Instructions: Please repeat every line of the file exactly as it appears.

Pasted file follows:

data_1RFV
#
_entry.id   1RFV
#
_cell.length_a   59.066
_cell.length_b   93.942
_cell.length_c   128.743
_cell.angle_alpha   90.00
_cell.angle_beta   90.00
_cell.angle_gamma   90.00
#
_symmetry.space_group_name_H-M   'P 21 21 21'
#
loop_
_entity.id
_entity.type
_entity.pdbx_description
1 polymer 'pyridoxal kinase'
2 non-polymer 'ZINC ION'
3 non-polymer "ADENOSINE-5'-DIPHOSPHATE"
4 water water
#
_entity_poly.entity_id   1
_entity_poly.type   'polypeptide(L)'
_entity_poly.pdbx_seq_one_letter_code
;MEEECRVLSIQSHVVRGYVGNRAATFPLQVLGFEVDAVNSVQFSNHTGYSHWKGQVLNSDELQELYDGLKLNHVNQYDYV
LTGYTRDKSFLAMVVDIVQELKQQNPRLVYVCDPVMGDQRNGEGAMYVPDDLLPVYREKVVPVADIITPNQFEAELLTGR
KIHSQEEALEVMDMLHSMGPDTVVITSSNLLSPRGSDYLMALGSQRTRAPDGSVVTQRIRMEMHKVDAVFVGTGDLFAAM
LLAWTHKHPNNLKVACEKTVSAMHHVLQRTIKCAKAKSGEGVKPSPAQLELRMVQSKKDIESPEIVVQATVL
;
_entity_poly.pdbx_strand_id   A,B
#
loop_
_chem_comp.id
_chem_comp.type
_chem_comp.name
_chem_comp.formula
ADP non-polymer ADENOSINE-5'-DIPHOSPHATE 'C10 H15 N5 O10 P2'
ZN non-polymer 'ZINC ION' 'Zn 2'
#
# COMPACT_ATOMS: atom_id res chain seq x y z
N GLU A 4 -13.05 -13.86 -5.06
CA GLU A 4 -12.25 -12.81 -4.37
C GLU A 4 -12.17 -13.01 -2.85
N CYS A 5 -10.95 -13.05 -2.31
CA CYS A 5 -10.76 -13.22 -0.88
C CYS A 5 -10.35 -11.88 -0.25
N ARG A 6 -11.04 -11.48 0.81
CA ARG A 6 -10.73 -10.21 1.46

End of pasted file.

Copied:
data_1RFV
#
_entry.id   1RFV
#
_cell.length_a   59.066
_cell.length_b   93.942
_cell.length_c   128.743
_cell.angle_alpha   90.00
_cell.angle_beta   90.00
_cell.angle_gamma   90.00
#
_symmetry.space_group_name_H-M   'P 21 21 21'
#
loop_
_entity.id
_entity.type
_entity.pdbx_description
1 polymer 'pyridoxal kinase'
2 non-polymer 'ZINC ION'
3 non-polymer "ADENOSINE-5'-DIPHOSPHATE"
4 water water
#
_entity_poly.entity_id   1
_entity_poly.type   'polypeptide(L)'
_entity_poly.pdbx_seq_one_letter_code
;MEEECRVLSIQSHVVRGYVGNRAATFPLQVLGFEVDAVNSVQFSNHTGYSHWKGQVLNSDELQELYDGLKLNHVNQYDYV
LTGYTRDKSFLAMVVDIVQELKQQNPRLVYVCDPVMGDQRNGEGAMYVPDDLLPVYREKVVPVADIITPNQFEAELLTGR
KIHSQEEALEVMDMLHSMGPDTVVITSSNLLSPRGSDYLMALGSQRTRAPDGSVVTQRIRMEMHKVDAVFVGTGDLFAAM
LLAWTHKHPNNLKVACEKTVSAMHHVLQRTIKCAKAKSGEGVKPSPAQLELRMVQSKKDIESPEIVVQATVL
;
_entity_poly.pdbx_strand_id   A,B
#
loop_
_chem_comp.id
_chem_comp.type
_chem_comp.name
_chem_comp.formula
ADP non-polymer ADENOSINE-5'-DIPHOSPHATE 'C10 H15 N5 O10 P2'
ZN non-polymer 'ZINC ION' 'Zn 2'
#
# COMPACT_ATOMS: atom_id res chain seq x y z
N GLU A 4 -13.05 -13.86 -5.06
CA GLU A 4 -12.25 -12.81 -4.37
C GLU A 4 -12.17 -13.01 -2.85
N CYS A 5 -10.95 -13.05 -2.31
CA CYS A 5 -10.76 -13.22 -0.88
C CYS A 5 -10.35 -11.88 -0.25
N ARG A 6 -11.04 -11.48 0.81
CA ARG A 6 -10.73 -10.21 1.46